But EPEAT has a very specific rule that certified printers cannot prevent the use of non-OEM cartridges, and HP Plus is just the latest in a long line of ways that HP ties you to its own ink.
Incredibly, the Global Electronics Council seems to be well aware of HP Plus and is mostly playing along. For example, the HP Deskjet 2755e and family are currently considered EPEAT Silver, with only a footnote that “the optional HP+ configuration does not meet required criterion 18.104.22.168.”
“[A]ny printer that is documented as including HP+ should not be eligible for EPEAT registration,” the IITC argues, adding that HP’s Dynamic Security feature is also a clear violation of the same rule — since even HP admits it’s designed to “block cartridges using non-HP chips or modified or non-HP electronic circuitry.”
The IITC says HP has issued four “killer firmware updates” in the last eight weeks alone to quietly block third-party cartridges from working in EPEAT-registered HP inkjet printers and at least 26 against HP laser printers. HP didn’t answer our question about EPEAT compliance.
But I don’t want you to get too distracted with “Dynamic Security,” because I haven’t quite finished warning you about HP’s free ink.
Here are a few choice quotes from the terms and conditions for HP’s ink service that I think you’ll appreciate (bolding mine):
You expressly allow HP to remotely change, patch, update or otherwise modify Your printer’s software, firmware or programming remotely, without notice to You, in order to provide the Service to You or to comply with applicable laws
Remote monitoring may include provision to HP of one or more of: page counts, types of documents printed (e.g., Word, PowerPoint, pdf, jpeg, etc.), types of devices that initiated print jobs, printer serial number, cartridge information (e.g. HP original cartridge status, and whether the cartridge was new or used at the time of its last insertion into the printer), and other similar types of metrics related to your Service as may be added by HP from time to time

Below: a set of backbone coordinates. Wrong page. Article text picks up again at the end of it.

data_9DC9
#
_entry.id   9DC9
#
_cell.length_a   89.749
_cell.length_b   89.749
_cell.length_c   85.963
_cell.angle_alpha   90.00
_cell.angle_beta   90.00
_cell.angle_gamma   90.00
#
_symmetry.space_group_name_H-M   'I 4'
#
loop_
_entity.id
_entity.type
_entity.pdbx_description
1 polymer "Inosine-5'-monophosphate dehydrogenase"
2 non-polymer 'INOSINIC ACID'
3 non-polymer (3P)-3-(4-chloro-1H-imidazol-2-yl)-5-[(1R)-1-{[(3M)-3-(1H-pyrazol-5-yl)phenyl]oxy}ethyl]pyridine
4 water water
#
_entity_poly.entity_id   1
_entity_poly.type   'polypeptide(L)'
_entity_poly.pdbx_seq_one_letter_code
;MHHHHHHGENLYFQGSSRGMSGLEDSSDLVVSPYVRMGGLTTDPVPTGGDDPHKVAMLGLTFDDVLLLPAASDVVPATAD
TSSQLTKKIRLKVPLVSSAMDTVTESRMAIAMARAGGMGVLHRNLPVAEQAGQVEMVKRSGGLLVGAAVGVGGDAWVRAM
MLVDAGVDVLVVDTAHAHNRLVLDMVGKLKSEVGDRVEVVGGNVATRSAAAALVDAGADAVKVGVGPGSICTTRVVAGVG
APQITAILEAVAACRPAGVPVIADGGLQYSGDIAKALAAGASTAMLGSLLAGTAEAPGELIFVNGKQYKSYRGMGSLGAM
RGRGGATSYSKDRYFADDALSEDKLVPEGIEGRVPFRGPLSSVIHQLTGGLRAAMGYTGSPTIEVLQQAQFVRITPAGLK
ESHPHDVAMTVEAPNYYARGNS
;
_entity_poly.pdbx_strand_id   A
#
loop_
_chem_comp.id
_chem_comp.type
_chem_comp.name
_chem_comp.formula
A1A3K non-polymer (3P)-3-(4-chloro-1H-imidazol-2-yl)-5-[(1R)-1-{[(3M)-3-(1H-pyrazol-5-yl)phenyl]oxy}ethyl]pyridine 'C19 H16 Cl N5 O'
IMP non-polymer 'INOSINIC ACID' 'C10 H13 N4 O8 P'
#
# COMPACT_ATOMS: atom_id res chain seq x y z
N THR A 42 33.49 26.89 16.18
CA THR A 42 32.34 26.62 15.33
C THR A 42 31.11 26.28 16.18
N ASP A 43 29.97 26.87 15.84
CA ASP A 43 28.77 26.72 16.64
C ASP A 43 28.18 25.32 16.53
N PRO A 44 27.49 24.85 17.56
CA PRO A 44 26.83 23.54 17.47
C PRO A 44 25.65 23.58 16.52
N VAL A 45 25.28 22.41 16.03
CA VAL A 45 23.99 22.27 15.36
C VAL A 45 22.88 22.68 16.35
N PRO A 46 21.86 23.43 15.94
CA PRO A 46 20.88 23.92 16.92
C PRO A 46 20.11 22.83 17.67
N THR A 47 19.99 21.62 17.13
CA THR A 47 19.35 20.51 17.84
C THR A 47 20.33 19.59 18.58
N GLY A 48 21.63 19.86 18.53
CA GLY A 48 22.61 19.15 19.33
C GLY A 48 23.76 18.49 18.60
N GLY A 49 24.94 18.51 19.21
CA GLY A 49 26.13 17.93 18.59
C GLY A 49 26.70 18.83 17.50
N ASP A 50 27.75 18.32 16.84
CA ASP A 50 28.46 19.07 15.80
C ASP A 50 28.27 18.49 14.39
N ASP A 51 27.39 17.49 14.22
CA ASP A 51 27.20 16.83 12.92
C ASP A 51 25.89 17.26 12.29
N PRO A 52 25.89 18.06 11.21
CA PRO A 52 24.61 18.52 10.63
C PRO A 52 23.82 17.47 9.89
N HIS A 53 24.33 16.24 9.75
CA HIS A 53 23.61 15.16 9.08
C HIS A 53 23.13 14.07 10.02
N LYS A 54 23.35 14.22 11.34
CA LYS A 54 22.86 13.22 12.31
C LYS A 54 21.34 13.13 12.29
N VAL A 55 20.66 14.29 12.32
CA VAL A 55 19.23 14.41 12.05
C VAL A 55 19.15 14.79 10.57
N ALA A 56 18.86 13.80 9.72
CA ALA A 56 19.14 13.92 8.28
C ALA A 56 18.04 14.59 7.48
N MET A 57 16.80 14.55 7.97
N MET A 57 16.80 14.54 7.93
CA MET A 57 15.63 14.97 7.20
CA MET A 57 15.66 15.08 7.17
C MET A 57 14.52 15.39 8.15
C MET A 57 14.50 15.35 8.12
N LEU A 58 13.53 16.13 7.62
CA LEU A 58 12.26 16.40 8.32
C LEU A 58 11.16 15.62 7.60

You agree to maintain connectivity of Your Printer to the Internet and to not remove or disable any remote monitoring software or functionality on Your Printer
If Your printer is not connected to the Internet, then the Subscription Cartridges (as defined in section d. below) will be disabled, and You will not be able to use them to print; however, You will continue to be charged for the Service as described in Section 7 (“Paying for Your Service”). In order to reactivate disabled cartridges, You will need to reconnect Your printer to the Internet and keep it connected
When Your Service is cancelled for any reason, HP will remotely disable the Subscription Cartridges and You will no longer be able to print with the Subscription Cartridges. In such a case, you will need to purchase a regular HP cartridge compatible with your printer, in order to continue printing
HP may increase or otherwise change the Service Plan Fee and Overage Fee, and add additional fees, for any Service Plan, or otherwise change or add Service Plans at any time in HP’s sole discretion with prior notice to You
Printer ink is one of the most expensive fluids in the entire world. Free ink is tempting! But please don’t take the free ink. Please do make fun of Inkjet Supply and Hostage Situations Incorporated until these companies change their tune. (There is precedent.)